Know These 5 Realities Before You Take the Entrepreneurial Plunge
Grow Your Business, Not Your Inbox
Do you have a great idea or something that will revolutionize the world? Or is it just a simple idea that will allow you to work for yourself and call the shots while providing for your family? Whatever your motivation is, if you elect to go at it alone, you are in for an adventure, to say the least.
I went into business for myself at the age of 29. Because I was treated unfairly I quit my job and, rather than going to work for someone else again, I did the very thing I was scarred to do -- I started my own business. That was nearly 30 years ago, and since then I have started several businesses.
I have been very lucky that most of my ventures have worked out well. It has become easier every time, but the first time I did it I was terrified. I had no business plan, no money and just enough guts and craziness to go for it.
When successful, being your own boss is extremely rewarding. On the other hand, it is very expensive and painful when it’s unsuccessful. I know, I have done both. To make it work you need to go in with eyes wide open knowing what it takes to succeed. Here are some tips to prepare you when you finally take the plunge to be your own boss:
1. You must become obsessed.
You will no longer have the option to take holidays off or even turn off at the end of a long day. This is a 24/7, 365-day per-year gig. The idea of balance, time off, weekends and vacations will become nonsensical luxuries that you will no longer be able to afford. Be prepared to live, breath, eat and sleep your new company. The greats all talk about being obsessed with their business, even when they are off. Maybe that’s why they make it -- healthy obsessions. To find out what your healthy obsessions are, make a two-column list. One side is the obsession, the other side is the payoff. Focus on the obsessions with the highest payoff.
2. Prepare for a pay cut.
Ninety-three percent of small businesses make less than $250k per year and 57 percent make less than $25,000. Be ready to make less than what your current jobs pays. It took me three years in my first business just to get back to where I was when I left my job. I thought I would be making more money in three months but it took 10X longer than my conservative calculations. Even when I did finally exceed the income from my previous job I couldn’t use the money. I had to plow my money back into the business to continue my growth.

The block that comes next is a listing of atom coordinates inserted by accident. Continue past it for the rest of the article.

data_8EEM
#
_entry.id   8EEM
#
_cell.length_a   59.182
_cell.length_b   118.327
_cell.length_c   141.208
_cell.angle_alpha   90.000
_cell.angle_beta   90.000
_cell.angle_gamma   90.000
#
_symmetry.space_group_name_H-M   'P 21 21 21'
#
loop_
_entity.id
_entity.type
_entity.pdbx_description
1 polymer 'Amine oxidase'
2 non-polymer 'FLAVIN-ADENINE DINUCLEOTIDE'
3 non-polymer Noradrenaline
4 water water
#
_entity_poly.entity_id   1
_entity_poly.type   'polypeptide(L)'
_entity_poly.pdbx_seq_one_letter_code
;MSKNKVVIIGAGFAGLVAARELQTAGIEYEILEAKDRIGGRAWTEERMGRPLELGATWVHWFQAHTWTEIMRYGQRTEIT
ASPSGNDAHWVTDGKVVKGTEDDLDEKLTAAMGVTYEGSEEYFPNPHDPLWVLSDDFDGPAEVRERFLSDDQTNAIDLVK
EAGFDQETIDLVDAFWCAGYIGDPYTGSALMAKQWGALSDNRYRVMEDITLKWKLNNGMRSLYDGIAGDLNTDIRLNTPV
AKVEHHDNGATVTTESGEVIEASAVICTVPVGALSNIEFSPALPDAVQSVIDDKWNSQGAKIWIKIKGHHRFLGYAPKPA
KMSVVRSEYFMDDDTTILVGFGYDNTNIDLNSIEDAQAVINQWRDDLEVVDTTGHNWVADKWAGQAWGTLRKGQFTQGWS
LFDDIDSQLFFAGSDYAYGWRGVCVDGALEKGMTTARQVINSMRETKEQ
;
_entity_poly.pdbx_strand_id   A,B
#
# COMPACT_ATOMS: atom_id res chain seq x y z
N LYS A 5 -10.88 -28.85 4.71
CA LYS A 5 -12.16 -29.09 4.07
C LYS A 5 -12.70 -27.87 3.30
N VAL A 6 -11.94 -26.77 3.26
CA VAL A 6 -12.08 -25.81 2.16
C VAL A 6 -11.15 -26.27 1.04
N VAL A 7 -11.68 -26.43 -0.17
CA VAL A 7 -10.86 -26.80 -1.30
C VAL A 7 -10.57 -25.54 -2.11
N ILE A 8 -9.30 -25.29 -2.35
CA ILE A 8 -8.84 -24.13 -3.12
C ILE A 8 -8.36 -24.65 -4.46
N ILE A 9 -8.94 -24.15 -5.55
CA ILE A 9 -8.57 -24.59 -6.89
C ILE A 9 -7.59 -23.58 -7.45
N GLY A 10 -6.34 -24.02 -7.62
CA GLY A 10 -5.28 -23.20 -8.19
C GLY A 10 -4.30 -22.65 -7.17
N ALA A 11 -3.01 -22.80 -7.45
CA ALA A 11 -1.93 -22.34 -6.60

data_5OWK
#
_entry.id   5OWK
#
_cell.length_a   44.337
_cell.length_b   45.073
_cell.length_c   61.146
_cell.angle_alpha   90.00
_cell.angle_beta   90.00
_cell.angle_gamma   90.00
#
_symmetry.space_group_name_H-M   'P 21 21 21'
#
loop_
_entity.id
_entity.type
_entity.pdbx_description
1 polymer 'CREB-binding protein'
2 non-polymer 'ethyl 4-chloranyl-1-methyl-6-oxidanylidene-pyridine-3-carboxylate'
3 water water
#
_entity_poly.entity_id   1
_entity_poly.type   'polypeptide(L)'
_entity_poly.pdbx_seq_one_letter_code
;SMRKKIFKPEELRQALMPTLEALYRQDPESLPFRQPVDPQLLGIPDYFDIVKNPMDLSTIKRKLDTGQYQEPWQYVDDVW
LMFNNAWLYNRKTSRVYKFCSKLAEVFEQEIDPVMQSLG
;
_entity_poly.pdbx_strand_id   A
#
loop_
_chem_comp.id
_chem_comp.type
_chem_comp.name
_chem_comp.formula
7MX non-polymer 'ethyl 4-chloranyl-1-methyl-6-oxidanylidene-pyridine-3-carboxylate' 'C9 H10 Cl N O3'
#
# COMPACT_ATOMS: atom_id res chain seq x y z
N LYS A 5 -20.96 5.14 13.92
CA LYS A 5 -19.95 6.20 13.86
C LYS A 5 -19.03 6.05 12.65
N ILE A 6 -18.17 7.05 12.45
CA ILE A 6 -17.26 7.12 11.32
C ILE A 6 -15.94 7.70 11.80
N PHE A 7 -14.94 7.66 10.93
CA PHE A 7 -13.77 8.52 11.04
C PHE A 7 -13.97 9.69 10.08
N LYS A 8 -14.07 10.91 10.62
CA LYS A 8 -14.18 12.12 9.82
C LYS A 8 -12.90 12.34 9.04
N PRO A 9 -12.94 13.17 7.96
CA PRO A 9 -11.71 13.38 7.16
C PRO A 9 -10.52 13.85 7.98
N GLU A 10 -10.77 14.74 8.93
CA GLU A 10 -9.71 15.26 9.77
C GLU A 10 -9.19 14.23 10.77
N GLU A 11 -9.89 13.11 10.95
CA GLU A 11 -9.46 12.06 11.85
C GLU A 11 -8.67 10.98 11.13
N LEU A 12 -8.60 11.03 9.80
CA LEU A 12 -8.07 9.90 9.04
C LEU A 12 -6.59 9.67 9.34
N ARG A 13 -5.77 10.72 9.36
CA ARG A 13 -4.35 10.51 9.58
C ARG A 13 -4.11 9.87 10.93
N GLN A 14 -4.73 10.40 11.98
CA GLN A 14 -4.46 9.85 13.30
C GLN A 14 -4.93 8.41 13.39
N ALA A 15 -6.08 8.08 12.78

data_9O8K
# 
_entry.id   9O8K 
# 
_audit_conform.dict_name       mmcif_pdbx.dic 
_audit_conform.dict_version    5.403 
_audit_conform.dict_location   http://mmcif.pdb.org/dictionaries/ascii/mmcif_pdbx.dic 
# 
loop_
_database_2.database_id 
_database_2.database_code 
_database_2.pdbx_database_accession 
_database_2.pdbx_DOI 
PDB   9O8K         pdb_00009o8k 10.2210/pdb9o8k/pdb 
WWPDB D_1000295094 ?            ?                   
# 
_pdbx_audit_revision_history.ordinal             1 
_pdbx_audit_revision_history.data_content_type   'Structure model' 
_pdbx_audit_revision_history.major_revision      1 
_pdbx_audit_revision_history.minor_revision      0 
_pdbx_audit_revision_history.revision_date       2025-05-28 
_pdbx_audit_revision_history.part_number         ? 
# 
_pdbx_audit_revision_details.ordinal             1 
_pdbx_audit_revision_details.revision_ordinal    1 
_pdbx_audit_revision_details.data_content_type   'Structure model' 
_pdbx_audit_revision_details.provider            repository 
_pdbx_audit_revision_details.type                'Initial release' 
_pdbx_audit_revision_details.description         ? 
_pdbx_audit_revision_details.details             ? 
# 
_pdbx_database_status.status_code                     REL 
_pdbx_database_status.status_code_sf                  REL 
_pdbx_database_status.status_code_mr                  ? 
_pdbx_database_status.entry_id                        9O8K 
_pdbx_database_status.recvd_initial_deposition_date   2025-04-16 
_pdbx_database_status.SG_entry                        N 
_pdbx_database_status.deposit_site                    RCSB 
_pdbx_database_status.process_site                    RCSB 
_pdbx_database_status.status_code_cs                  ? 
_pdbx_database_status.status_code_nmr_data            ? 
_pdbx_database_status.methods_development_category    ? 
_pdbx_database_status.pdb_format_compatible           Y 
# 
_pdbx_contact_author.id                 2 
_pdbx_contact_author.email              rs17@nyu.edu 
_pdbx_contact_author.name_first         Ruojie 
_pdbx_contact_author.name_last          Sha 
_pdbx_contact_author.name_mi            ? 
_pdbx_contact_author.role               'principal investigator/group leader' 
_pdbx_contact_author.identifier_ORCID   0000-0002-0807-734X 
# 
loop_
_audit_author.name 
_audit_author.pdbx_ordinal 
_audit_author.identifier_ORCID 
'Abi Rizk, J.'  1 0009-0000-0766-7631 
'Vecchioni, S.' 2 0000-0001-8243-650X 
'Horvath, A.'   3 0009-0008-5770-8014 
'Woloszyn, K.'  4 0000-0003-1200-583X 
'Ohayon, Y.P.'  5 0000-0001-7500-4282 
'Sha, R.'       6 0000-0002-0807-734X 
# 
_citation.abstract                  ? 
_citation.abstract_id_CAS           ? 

3. Understand the true skinny on margins.
If your business concept is modeled on operating at half the margins of the leader in the field, you will never make it. Businesses that try to operate with skinny margins will cease to have positive cash flow, and limit their ability to reinvest to steal market share from their competitors.
Walmart’s business plan works because they do have margins and they do have volumes while advertising the lowest price. Businesses fail when they are unable to sell their products in volumes high enough and at margins fat enough to continue to reinvest and sustain unforeseen events. Top companies like Apple, Google, Caterpillar, Coca-Cola, Starbucks and WholeFoods have both high volumes and high margins. You must have both to succeed.
4. Stick-and-stay is bound to pay.
As a founder of a startup, remember that the buck always stops with you -- and so does the business. When you are done, the business is done. How much staying power do you have? I don’t just mean money, but energy, belief, stamina, and courage. Outside factors aside, most startups fail because someone quits, not because they run out of money or time. You must build on your own staying power and surround yourself with people who believe in you and your idea, even more than you do. Surround yourself with mentors and board members, and force yourself to invest time in new information and personal training so you have the motivation to stick and stay. If you have had problems with several companies, you may be part of the problem.
5. Promote yourself to sell.
More than 90 percent of your time as a business owner will be spent selling employees, your spouse, investors and even yourself on your new business—and that’s before you even sell your ideas to a customer. When you take on starting your own business, you must become the consummate evangelist sales master, constantly selling those around you on the business. Your ability to sell will make or break you. Become a master at selling others on your products and services and no one will be able to stop you. My sales ability is what has made my businesses successful.
If these points haven’t scared you out of becoming the BOSS, you just might be ready.